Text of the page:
However, what struck me most was that, while the other episodes concentrated on the history of Native Americans during that time, the last one (about Wounded Knee) split itself, concentrating mainly on the uprising of the 70's, but not truly revealing the vile massacre of 1890, which signaled the end of the "Indian Uprising."
 

Carole Sarcinello (338)
Monday May 18, 2009, 11:58 am

(Wow, David, you obviously impressed me more than once this week -- cuz I can't send you another star.)

LOL
 

kat yazzie (400)
Monday May 18, 2009, 12:00 pm
Yeh, Carol and David...I can't send either of you guys green stars yet either! Keep up the great work!
 

Simone D. (1486)
Monday May 18, 2009, 12:45 pm
Thank you Kat.
 

Past Member (0)
Monday May 18, 2009, 1:16 pm
Same here Carol by your comments and writing,you appear to be an educated women.What university did you attend? if you don't mind sharing?
 

. (0)
Monday May 18, 2009, 1:50 pm
None of those stories were accurate. I cant blame anyone for being upset over the way they made it all seem so less than what really happened. Sugar coating is rampant. Guess one could tell the stories were not written by an actual INDIAN!!! Want to know what really happened? Ask an Indian! We know as it is in our blood to know!
 

Bette M. (91)
Monday May 18, 2009, 1:53 pm
Someday someday........America will have
one of its' own at the helm of this country!!

It is long over due!!

Plant trees for life.......
 

Kari D. (192)
Monday May 18, 2009, 2:57 pm
I didn't see the movie on PBS, but after reading the coments here, PBS should remake this mini series. Not only the Indians should know what really happen, but so should the white, black and aisian to.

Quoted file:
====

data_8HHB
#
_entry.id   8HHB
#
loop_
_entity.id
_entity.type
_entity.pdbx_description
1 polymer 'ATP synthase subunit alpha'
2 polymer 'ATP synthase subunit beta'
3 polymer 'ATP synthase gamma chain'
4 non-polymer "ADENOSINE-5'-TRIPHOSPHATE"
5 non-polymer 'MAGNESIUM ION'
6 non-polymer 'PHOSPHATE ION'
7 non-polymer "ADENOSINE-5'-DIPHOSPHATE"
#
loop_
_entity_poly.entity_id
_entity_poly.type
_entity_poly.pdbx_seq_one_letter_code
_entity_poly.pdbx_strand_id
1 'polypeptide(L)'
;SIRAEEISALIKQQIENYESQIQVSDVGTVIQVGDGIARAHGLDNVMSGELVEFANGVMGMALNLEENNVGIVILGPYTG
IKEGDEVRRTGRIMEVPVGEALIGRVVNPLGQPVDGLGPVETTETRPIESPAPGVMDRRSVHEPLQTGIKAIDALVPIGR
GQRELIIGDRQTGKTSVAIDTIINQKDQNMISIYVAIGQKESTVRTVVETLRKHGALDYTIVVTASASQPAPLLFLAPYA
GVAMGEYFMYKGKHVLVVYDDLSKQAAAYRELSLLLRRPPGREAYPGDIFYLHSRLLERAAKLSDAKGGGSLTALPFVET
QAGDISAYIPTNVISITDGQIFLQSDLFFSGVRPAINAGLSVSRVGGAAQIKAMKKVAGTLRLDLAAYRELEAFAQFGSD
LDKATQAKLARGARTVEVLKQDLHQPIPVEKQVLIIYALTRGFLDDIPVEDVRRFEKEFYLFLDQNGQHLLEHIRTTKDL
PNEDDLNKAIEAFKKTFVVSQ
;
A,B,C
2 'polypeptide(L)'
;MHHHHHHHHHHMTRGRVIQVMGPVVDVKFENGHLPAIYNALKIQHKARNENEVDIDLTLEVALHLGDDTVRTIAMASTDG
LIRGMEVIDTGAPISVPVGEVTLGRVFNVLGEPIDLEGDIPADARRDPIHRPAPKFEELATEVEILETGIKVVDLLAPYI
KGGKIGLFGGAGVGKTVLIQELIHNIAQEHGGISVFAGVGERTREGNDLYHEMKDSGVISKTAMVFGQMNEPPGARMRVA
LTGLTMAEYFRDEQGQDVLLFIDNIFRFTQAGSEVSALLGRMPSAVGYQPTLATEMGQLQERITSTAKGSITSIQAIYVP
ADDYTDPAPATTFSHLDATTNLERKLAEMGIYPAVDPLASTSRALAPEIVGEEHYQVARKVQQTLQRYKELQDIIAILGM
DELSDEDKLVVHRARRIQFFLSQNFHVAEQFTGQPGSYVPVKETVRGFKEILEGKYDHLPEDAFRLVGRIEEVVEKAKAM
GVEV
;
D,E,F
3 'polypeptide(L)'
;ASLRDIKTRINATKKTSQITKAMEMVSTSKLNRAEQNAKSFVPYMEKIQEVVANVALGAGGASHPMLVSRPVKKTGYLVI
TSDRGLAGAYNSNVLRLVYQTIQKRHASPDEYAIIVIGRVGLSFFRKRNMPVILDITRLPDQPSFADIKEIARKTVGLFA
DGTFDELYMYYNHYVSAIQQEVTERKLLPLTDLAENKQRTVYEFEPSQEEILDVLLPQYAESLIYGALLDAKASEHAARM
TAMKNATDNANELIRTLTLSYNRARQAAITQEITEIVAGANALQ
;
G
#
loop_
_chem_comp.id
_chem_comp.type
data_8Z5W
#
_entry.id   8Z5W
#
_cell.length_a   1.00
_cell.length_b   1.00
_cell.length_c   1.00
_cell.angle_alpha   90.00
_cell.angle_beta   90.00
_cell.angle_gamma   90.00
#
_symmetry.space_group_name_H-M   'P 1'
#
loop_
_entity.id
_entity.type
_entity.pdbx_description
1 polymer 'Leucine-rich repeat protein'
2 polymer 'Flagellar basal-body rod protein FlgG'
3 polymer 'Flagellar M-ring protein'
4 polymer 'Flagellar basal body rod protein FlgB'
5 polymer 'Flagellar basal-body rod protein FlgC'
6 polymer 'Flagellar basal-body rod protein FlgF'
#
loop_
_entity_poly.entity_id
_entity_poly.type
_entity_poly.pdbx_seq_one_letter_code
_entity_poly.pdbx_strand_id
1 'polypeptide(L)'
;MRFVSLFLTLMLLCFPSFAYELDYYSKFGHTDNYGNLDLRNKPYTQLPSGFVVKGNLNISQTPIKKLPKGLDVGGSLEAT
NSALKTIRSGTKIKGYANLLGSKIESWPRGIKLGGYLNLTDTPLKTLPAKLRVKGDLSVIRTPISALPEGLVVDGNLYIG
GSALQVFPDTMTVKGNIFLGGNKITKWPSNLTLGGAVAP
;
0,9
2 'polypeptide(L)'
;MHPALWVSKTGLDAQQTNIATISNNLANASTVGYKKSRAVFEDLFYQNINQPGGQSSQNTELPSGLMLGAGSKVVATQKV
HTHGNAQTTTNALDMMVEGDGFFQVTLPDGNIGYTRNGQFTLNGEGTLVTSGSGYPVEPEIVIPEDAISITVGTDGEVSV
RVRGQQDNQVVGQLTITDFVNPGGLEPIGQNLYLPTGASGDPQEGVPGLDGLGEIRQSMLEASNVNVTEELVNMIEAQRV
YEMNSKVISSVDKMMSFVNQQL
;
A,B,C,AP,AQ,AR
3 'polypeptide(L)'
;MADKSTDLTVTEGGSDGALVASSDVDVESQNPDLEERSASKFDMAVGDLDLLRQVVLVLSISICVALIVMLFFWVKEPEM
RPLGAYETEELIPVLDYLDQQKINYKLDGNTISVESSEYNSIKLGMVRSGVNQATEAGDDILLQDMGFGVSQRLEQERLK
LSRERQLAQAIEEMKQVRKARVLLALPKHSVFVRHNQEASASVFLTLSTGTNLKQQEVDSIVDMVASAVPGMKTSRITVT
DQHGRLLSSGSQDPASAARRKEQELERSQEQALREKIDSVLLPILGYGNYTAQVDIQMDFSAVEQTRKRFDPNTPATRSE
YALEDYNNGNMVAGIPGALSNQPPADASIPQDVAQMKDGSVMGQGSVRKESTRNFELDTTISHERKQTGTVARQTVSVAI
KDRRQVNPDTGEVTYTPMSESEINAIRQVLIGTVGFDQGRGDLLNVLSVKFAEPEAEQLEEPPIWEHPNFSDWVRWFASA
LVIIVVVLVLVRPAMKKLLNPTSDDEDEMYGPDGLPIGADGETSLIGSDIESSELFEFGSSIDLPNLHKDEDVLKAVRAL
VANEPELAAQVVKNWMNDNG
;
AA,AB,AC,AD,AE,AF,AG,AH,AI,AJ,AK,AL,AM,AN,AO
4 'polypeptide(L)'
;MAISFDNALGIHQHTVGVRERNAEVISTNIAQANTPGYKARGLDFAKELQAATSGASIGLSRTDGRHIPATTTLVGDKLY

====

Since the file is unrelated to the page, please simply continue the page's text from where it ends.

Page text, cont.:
Past Member (0)
Monday May 18, 2009, 3:06 pm
I'm so sorry, I was out of town and missed this series. Sure wish I had watched. However, I've noticed for years how people re-write history. It's still going on right now, with Bush & Cheney trying to re-write their own histories. It is no surprise that 50 years or more from now, no one will know what the real truth is about anything, as it gets re-written to suit the people involved. From the sound of it, that is what must have happened here too. Unless we were living at the time, I guess there are some things we won't know for sure, ever. Thanks, Kat, for posting this, and for all you do for us. I can understand the disappointment in those who did see the PBS series, so maybe it is okay that I missed, since it was probably all re-written so it is no longer the truth. What a shame. Shame on PBS for not getting the story right.
 

Margo Lodge-Seven Oakes (38)
Monday May 18, 2009, 3:25 pm
I wonder if I can get my money back from PBS. I had bought it for my grandsons. That makes me angry.
 

Carole Sarcinello (338)
Monday May 18, 2009, 4:12 pm

David, as this article proves, NOTHING I learned in school(s) is more true than my own life experiences and research inspired by curiosity and thirst for real knowledge. It is a journey that doesn't end until my last breath.

"Educated" is a highly-subjective term.
 

Good H. (3822)
Monday May 18, 2009, 4:56 pm
Thanks for illuminating... good points.
 

BernadetteP P. (72)
Monday May 18, 2009, 5:00 pm
they should be care ful what they say and put out onthaht subjiect
 

sue M. (184)
Monday May 18, 2009, 5:34 pm